My Guardian Angel is 6 in my heart. That’s the age she was the day in 1991 when she got her angel wings.
My Guardian Angel was tenacious. She was fun and feisty. She was strong, and wise beyond her years.
My Guardian Angel battled leukemia for four and a half years. She endured chemotherapy, spinal taps, bone marrow transplants, remission and relapse.
She loved watching “Lady and the Tramp” and she loved her baby sister. She loved stuffed animals, and my grandparents dog “Bo.”
My Guardian Angel was the first kid I ever got to really babysit for. We had some fun times.
My Guardian Angel is my cousin Meghan. She changed my life when she was born in 1985- and I lost a piece of me when she passed away in 1991.
My cousin Meghan went dancing with the angels the year I started college. It was snowing. It was my 18th birthday.
My love for Meghan and the deep loss permeated the next few years of my life. The pain never ever goes away- it changes you. But I decided that I would strive to be more like her. I would take her example of grace under pressure and model my life off of it.
We were already forever intertwined and then she met Jesus on my birthday. The bond- the link- is unbreakable.
My Meghan was born a decade ago. She makes her namesake proud. She shares her strength, grace and wit. She endures medical challenges beyond measure. My Meghan has an angel on her shoulder too.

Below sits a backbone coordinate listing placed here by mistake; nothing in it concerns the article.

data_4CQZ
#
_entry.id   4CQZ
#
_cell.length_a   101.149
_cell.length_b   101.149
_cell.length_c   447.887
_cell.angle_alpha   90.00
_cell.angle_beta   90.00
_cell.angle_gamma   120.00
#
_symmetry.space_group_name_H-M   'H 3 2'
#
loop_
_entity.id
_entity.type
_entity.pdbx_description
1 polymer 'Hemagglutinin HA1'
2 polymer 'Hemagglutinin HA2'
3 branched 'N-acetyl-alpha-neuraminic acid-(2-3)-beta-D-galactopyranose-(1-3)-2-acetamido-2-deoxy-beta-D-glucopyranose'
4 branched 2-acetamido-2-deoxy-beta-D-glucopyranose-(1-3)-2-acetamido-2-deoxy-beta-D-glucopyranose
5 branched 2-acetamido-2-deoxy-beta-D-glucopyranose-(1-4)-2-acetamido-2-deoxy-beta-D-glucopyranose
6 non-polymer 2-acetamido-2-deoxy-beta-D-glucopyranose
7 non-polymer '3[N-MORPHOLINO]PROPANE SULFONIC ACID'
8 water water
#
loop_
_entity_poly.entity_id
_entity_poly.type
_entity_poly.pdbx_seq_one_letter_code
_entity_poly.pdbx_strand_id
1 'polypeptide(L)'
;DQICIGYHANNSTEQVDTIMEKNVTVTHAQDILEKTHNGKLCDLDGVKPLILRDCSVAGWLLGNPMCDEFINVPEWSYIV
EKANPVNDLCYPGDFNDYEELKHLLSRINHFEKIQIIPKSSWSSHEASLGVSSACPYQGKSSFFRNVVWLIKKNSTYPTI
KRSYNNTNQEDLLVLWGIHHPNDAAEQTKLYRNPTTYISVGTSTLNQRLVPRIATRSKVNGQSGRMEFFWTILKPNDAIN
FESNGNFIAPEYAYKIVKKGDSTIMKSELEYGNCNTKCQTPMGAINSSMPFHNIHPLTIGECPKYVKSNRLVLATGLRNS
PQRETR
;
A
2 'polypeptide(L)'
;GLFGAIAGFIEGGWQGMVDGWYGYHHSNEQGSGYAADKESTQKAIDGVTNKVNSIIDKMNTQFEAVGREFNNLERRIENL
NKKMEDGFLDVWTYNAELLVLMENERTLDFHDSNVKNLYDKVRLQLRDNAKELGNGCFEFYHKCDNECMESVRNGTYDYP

And over the last few years as the reality of Cowden’s Syndrome and it’s lifelong implications set in- Angel Meghan keeps me grounded. Whenever I want to be frustrated about the cancer risks we face- I am reminded that we are afforded a warning system. I am reminded that these sometimes grueling routine screenings have already proven life-saving for us. I can only imagine how desperately my aunt and uncle would have loved the warning system- and the prevention opportunities we have.
I wonder sometimes- what my cousin would have grown to be. I wonder what the 28 year old would be doing with her life. And then I stop.
Mine is not to figure out the plan. Mine is not to understand the hows and whys. My role is to take the lessons learned, and the people who have taught them and make them part of who I am today. Mine is to keep the memory of a special young girl alive- in my heart, in my life, in my actions, and in my daughter.
So as I brace to celebrate my 40th, on a day when emotions promise to run high, I remember.
Sweet Guardian Angel Meghan, flying with your gold ribbon friends.
May 16, 1985- November 12, 1991